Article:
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AIDS. 2011 Aug 24;25(13):1671-3. doi: 10.1097/QAD.0b013e32834a1cd6.

Ritonavir-boosted atazanavir exposure is associated with an increased rate of renal stones compared with efavirenz, ritonavir-boosted lopinavir and ritonavir-boosted darunavir.

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1
Department of HIV Medicine, Chelsea and Westminster Hospital, London, UK. neesha.rockwood@doctors.org.uk

Abstract

There have been no data presented on the relative rates of the development of renal stones in those receiving ritonavir-boosted atazanavir (ATZ/r) when compared with other commonly used antiretrovirals (ARVs). We compared the rate of development of renal stones in a cohort of HIV-infected individuals attending the Chelsea and Westminster Hospital Foundation Trust exposed to ATZ/r with those exposed to efavirenz (EFV)/ritonavir-boosted lopinavir (LPV/r) and ritonavir-boosted darunavir (DRV/r) over a 45-month study period. The rate of development of renal stones in the ATZ/r group (n = 1206) compared with the EFV/LPV/r/DRV/r combined group (n = 4449) was 7.3 [95% confidence interval (CI) 4.7-10.8] per 1000 patient-years and 1.9 (95% CI 1.2-2.8) per 1000 patient-years (P < 0.001), respectively. The renal stones rate remained significantly higher in the ATZ/r group after adjusting for prior ATZ/r/indinavir (IND) exposure. When choosing a boosted protease inhibitor, ATZ/r renal stones should be considered as a potential comorbidity.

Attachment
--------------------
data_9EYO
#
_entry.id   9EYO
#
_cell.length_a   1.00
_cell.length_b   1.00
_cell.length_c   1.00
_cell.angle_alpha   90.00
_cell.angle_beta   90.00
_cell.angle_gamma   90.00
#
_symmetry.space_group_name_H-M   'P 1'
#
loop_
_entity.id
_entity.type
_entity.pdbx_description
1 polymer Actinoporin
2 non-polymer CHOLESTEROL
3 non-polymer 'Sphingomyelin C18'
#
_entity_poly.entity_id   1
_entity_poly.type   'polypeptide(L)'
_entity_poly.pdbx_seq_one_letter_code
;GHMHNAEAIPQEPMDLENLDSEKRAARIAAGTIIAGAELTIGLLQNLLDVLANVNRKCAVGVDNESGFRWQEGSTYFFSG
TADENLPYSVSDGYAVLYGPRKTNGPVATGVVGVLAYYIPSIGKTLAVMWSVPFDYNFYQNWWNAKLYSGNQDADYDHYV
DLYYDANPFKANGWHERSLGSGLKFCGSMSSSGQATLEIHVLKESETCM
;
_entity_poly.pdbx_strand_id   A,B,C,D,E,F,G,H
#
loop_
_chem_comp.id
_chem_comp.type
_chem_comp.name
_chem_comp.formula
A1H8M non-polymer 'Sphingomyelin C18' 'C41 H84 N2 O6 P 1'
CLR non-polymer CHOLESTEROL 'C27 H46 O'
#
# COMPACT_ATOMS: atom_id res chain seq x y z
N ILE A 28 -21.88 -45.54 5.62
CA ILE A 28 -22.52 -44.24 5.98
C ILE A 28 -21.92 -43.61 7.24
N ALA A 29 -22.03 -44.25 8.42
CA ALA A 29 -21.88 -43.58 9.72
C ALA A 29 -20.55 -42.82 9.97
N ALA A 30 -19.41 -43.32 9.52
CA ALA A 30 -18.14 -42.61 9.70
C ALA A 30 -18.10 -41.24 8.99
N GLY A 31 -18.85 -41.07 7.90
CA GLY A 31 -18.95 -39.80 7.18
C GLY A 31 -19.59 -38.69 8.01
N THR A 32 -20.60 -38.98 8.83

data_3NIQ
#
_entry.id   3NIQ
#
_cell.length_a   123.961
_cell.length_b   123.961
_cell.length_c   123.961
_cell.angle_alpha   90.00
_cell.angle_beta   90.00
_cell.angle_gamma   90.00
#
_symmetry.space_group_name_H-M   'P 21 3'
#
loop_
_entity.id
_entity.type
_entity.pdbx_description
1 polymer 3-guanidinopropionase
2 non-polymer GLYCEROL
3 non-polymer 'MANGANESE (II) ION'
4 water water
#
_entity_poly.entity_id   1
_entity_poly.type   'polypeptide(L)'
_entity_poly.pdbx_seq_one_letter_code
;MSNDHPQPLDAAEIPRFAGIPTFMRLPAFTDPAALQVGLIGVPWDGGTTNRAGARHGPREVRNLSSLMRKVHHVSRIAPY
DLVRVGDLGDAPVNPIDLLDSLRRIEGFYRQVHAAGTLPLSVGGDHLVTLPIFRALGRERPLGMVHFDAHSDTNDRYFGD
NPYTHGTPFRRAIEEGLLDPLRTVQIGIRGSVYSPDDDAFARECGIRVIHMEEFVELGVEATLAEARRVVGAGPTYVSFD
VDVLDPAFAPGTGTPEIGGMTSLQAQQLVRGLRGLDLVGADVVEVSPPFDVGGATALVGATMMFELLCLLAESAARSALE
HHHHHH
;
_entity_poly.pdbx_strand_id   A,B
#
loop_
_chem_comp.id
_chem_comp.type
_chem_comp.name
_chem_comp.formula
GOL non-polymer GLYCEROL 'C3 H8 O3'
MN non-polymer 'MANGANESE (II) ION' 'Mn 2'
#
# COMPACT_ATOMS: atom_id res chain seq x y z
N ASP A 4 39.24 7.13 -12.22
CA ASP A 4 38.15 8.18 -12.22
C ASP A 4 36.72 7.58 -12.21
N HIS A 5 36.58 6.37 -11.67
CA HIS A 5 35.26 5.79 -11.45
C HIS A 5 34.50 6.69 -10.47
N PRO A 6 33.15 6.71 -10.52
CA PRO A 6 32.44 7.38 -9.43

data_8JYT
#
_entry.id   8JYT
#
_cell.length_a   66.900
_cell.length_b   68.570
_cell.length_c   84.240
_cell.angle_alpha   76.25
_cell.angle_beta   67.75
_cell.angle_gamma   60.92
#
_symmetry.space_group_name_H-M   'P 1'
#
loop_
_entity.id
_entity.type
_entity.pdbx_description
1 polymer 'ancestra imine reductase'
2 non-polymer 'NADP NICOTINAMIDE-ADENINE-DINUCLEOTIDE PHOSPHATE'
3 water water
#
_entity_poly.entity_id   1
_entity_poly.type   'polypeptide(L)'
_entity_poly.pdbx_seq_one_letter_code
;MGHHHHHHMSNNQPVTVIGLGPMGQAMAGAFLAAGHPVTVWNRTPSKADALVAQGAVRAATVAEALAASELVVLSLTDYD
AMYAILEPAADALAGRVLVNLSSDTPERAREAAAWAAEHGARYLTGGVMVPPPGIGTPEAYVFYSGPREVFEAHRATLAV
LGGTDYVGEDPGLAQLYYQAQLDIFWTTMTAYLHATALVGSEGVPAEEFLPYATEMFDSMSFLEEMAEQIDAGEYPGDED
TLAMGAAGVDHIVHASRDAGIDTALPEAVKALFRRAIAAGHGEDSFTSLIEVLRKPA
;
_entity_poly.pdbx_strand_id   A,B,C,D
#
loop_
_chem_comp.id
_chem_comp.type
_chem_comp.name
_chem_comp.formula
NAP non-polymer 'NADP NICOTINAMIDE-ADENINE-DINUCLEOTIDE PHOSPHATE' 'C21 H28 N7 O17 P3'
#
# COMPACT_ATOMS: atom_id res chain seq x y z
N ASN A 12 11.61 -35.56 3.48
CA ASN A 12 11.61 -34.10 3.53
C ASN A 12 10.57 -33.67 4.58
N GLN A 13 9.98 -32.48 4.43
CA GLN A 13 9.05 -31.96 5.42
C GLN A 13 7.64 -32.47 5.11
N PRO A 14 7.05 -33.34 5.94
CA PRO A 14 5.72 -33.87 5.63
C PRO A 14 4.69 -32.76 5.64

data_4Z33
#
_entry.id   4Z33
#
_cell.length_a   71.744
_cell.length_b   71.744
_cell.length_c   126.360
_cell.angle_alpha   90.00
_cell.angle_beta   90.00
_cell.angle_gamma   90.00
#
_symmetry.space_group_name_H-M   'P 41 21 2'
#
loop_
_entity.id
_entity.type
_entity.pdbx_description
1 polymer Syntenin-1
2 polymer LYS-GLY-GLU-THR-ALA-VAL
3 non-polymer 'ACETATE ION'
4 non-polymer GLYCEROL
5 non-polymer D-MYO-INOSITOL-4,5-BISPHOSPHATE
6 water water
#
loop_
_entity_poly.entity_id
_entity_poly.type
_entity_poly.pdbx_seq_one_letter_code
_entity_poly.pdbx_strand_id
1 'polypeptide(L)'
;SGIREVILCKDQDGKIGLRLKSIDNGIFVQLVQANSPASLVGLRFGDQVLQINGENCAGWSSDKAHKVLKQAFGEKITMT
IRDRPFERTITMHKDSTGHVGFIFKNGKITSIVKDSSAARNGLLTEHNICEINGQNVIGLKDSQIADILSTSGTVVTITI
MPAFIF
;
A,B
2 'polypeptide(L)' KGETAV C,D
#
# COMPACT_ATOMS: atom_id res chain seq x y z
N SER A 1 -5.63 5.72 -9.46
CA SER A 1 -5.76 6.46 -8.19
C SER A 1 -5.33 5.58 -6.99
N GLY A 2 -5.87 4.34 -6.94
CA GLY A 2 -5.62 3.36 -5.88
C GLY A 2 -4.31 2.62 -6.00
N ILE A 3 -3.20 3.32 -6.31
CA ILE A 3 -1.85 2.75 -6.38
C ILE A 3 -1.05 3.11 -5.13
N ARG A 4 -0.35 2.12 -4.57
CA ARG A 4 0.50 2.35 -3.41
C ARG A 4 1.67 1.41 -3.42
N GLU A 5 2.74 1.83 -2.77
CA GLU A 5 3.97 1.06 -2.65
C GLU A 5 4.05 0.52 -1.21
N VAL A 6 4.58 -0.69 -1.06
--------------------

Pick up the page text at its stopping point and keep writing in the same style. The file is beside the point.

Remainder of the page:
PMID:
21716074
DOI:
10.1097/QAD.0b013e32834a1cd6
[Indexed for MEDLINE]
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